Making Families Grand: What is developmentally appropriate anyway?
When most of us were kids preschool and kindergarten were primarily about playing and learning to get along with other children. It was often the first experience we had with formal group care and learning to read was still far off in first grade. As times have changed and we now all have our own children it may be a little mystifying to know what they should be learning and how they should be learning it. To answer this question for early childhood professionals we often ask ourselves, “Is it developmentally appropriate?” But what does that even mean?
When we talk about something being developmentally appropriate it means that we take into account general knowledge of child development, growth, and learning and knowledge of the individual child, their unique experiences and circumstances. When we, as parents or teachers, are being developmental appropriate it means we recognize that one type of teaching does not fit all children. It also means we know what a child at a given age can typically do and how that might look differently for our child. If an activity or toy is developmentally appropriate than it provides just enough challenge to promote learning.
I have found that a lot of families, teachers, and early childhood professionals struggle with what exactly it means to be developmentally appropriate when we are working and playing with children. We hear so many different things about what our children should be doing at any given age. The well-meaning neighbor asks why your twelve-month-old isn’t talking yet. A friend posts on Facebook that their four year old is reading. The kindergarten teacher seems surprised that your five year old can spell their name. With all of the messages we receive about children and parenting it can be hard to even figure out what is normal, let alone what is developmentally appropriate.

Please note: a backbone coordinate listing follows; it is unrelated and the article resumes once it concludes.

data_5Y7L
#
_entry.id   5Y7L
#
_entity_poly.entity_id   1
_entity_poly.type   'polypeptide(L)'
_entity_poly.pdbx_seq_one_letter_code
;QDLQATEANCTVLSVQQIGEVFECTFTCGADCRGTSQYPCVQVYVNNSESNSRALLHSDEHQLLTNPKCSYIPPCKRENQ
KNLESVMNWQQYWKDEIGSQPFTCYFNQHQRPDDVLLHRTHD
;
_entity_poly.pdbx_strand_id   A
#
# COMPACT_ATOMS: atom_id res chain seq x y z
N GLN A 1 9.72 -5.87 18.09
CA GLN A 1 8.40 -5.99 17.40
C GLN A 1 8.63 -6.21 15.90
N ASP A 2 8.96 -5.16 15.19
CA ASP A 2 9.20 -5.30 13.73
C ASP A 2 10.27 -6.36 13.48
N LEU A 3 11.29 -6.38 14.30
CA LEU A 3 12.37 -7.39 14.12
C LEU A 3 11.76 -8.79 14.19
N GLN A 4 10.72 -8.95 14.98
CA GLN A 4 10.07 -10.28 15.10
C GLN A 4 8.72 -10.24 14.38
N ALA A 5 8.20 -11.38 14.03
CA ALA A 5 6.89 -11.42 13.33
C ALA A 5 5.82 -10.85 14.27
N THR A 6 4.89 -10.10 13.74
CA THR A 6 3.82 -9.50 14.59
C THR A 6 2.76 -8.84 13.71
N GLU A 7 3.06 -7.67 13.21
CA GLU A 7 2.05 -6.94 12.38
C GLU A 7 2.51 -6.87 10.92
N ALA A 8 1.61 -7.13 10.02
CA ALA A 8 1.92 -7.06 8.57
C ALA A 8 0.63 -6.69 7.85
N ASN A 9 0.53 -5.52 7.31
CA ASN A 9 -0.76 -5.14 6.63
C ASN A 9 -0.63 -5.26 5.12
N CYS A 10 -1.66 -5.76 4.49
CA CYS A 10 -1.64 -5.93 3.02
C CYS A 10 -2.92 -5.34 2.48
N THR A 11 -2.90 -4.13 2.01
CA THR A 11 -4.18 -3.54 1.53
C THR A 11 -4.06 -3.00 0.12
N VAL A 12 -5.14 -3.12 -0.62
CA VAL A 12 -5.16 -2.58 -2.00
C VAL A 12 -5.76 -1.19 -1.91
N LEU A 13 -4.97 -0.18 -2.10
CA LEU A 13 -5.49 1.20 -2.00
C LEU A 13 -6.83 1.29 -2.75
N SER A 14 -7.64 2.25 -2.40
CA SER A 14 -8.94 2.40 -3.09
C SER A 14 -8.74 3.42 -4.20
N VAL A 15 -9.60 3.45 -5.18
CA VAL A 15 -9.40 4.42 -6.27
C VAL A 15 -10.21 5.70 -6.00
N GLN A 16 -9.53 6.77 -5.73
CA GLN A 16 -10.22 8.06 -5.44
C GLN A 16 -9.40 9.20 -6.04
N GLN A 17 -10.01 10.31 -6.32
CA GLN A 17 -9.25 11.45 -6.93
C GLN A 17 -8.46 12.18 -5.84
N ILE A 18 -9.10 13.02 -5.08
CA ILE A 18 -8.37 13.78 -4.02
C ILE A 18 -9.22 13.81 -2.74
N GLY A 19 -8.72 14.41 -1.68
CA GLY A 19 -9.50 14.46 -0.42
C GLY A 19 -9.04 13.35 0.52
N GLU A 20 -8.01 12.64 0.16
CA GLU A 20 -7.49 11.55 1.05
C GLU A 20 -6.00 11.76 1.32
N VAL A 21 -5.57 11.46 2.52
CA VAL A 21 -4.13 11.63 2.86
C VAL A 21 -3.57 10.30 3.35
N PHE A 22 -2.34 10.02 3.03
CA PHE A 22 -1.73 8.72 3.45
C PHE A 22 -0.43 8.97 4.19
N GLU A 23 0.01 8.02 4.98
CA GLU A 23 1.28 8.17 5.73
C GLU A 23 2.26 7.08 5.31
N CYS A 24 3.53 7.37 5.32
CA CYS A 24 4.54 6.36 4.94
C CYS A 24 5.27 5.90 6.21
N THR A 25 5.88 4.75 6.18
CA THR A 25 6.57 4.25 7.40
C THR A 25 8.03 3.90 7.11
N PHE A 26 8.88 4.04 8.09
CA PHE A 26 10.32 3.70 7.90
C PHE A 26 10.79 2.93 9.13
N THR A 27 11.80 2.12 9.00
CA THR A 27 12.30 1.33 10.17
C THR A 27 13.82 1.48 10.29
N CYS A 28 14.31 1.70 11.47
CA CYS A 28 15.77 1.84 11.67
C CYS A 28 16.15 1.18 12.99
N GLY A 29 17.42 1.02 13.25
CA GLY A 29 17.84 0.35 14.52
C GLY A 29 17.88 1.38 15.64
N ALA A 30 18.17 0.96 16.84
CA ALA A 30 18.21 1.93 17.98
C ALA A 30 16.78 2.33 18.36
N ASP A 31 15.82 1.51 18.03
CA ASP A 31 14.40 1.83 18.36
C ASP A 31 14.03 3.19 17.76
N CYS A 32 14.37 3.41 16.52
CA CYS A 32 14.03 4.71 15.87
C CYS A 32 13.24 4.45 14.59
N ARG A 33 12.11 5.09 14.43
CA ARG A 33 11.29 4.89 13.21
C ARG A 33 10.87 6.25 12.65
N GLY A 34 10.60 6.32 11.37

It is important to remember that the activities and toys we provide for our children are developmentally appropriate if they provide some challenge, but not so much challenge that your child grows frustrated and not so little challenge that they are bored. Your child is the best one to tell you if something is developmentally appropriate or not. Now they won’t say it with words, but if they seem really interested in an activity, like learning letter sounds, and they want to keep working at it, then it is developmentally appropriate for them. Young children are naturally curious and eager learners and supporting their learning in a way that is developmentally appropriate is all about reading their cues!
To learn more about what is developmentally appropriate for your young child, check out the Colorado Early Learning and Development Guidelines at earlylearningco.org. Or to find a check list of developmentally appropriate school readiness skills check out grandbeginnings.org/parents-and-families.
Source: Copple, C. & Bredekamp, S. (2009). Developmentally Appropriate Practice in Early Childhood Programs 3rd Edition.
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